In last month’s blog, we heard from two local retailers about their identification of the need to equip local cyclists for new adventures. This month let’s delve further into what that means for you.
Second waves not withstanding, travel restrictions are easing, to varying extents across the country and in different regions. Lo and behold, cyclists – those veteran to the sport and those newer to the sport who have more recently purchased new bikes – are wanting to get out and explore, near and far. Who can blame them?!
You’ve spent the early part of this year selling and servicing more bikes than you could possibly keep up with. July-August and maybe beyond is looking like there will be a slump in supply and delivery. What can you do?
How about on-selling to your recent customers? Why not help them with all the gear they need to get kitted up for outdoor adventures, journeys by bike and explorations?
For short or long adventures, a few hours or a few days, there are always accessories that any cyclist needs. And, hey, if you can contribute to the momentum and motivation to keep more people riding, this is a win-win: for you, for them, for the health of our planet and our people.
The rise in popularity of gravel bikes and gravel events is testament alone to the numbers of people choosing to explore by bike, seeking new adventures and to embrace an outdoor lifestyle.
There are many ways you can help your local customers to go explore by bike!
1. Gear Up
You know your local customers best and if you don’t – it’s time to start asking and finding out who they are and what are their key interests. What do they need to do the type of exploring that’s best suited to your region and nearby?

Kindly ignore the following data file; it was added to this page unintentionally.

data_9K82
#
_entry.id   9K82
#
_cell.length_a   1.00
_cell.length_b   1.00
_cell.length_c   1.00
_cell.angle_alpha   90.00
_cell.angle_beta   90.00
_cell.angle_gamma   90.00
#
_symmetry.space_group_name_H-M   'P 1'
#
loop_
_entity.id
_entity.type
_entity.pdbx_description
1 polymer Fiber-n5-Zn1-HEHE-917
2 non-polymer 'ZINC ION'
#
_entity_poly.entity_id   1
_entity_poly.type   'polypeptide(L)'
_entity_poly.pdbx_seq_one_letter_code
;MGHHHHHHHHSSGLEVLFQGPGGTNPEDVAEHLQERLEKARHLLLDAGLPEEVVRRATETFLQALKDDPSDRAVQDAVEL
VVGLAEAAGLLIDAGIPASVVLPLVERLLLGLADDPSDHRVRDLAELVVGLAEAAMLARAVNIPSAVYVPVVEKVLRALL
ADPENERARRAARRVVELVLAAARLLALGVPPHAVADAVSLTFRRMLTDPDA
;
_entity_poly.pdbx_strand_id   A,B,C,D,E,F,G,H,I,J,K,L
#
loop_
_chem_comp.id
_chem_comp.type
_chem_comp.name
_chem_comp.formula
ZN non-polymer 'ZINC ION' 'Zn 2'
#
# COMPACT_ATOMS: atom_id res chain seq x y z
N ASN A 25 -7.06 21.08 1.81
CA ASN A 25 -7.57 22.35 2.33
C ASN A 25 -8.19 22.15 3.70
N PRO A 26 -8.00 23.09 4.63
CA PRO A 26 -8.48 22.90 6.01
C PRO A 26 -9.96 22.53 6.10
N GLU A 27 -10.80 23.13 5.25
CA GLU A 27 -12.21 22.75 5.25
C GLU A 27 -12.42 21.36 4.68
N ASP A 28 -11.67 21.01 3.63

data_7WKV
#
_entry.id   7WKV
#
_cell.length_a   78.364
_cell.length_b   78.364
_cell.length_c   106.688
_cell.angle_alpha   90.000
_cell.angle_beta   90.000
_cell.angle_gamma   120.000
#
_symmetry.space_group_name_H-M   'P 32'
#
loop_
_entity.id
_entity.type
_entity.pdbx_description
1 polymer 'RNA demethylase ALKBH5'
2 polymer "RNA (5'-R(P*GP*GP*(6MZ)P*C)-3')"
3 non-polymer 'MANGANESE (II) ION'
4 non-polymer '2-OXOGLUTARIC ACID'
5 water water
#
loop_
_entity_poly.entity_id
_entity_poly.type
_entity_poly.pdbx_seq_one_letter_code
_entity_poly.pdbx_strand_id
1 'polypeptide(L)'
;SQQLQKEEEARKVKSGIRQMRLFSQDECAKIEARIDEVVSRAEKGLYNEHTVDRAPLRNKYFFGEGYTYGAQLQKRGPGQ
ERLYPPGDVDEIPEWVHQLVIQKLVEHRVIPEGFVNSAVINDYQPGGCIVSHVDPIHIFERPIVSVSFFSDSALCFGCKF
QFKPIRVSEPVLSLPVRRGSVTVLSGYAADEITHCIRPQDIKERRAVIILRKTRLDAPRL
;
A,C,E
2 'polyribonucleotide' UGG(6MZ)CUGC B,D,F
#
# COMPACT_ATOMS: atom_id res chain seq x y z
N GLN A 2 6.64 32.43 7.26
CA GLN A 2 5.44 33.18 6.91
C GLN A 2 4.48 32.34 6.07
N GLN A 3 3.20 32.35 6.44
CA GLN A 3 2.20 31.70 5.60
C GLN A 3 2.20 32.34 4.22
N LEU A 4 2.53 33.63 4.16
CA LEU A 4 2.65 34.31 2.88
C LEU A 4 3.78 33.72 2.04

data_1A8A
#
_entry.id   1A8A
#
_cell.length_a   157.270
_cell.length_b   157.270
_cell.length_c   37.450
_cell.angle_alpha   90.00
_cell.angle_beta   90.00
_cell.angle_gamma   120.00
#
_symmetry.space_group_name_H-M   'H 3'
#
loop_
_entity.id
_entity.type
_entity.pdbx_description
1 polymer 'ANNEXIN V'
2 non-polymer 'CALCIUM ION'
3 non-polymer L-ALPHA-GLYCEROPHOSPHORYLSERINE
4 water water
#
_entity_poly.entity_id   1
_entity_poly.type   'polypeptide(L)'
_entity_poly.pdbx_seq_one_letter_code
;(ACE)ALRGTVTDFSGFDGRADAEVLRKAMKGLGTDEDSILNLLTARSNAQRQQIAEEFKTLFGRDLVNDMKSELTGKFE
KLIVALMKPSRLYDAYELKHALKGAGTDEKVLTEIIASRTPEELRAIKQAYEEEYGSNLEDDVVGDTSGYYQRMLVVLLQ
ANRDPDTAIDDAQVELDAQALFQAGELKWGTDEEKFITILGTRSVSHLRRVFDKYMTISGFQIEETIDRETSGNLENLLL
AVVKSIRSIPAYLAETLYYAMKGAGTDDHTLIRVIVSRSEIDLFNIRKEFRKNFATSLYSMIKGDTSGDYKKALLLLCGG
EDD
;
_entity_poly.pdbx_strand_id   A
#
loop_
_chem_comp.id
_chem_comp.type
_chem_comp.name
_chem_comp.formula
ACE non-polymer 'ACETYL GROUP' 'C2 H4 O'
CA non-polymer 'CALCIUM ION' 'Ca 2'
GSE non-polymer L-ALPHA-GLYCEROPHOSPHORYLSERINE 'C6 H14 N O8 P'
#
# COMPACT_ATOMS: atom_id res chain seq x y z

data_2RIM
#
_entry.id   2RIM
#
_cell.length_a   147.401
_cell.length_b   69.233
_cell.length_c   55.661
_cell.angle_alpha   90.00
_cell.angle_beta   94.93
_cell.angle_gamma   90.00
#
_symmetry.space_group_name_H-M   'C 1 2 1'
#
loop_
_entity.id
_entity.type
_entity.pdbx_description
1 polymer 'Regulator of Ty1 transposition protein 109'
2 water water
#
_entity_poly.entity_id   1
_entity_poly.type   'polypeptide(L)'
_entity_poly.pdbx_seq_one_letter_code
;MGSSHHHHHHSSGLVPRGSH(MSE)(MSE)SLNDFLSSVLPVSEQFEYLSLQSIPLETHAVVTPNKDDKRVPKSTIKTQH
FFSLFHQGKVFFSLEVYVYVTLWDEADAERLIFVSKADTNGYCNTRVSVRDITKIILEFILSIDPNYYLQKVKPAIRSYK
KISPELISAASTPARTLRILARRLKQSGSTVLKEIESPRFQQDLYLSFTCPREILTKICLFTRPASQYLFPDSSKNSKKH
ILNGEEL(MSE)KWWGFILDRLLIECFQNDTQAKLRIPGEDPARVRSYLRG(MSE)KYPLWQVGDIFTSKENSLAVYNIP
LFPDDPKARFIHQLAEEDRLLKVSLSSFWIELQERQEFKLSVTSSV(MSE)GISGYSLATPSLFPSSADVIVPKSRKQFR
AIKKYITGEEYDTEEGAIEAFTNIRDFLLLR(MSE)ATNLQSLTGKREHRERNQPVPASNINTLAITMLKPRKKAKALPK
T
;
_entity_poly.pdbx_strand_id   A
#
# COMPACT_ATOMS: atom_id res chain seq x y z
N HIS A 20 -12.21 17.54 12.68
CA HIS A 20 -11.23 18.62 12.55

Is it bike-packing and overnight adventures? In which case, make sure you’ve got a great range of panniers and frame bags etc.
Is it family picnics? – front baskets, water bottles, handlebar bags…
What season is it, and what’s your local climate? Mid-winter bike-packing adventures in the mountains aren’t out of the question if you’ve got the right gear. ‘There’s no such thing as bad weather, just bad clothing,’ right?!
2. Knowledge Share
Be ready to make some suggestions for riding in your local area. Where are the best tracks and trails? Also keeping in mind different audience types and levels of ability. Chances are, you already know this, but are you passing on the information? Make sure you ask your customers where they’re riding, what their future plans are, and if they need any help with ideas.
Help your customers explore new horizons by introducing them to some of the great online route planning tools and platforms. The bike icon on Google maps is a great place to start, and then there’s the plethora of options that those of us in the industry are likely familiar with, but for which many others have not heard of: Strava global heat map to see where others ride; Ride With GPS; Komoot; All Trails; Trail Forks and others.
3. Promote the Opportunities to Explore by Bike
Some of your customers – particularly new ones – might not be aware of the opportunities exploring by bike presents. Engage them, market to them, and make them aware of the new freedom and possibilities the bike presents.
If you have an existing e-news bulletin or blog, be sure to schedule this info in. Then let your local customers know what products you’ve got to help them on their way. Suggest some places they can go. Let them know what they’re likely to need. Give them some inspiration and more reasons to buy from you!
Anna Gurnhill is Managing Director at Anna Gurnhill Consulting which provides a range of professional services in the cycling industry. Key competencies include audience research, content development, editing and copywriting, marketing, business and product development, and strategic partnership development. https://annagurnhillconsulting.com | AnnaGurnhillConsulting@gmail.com | 0400 843 858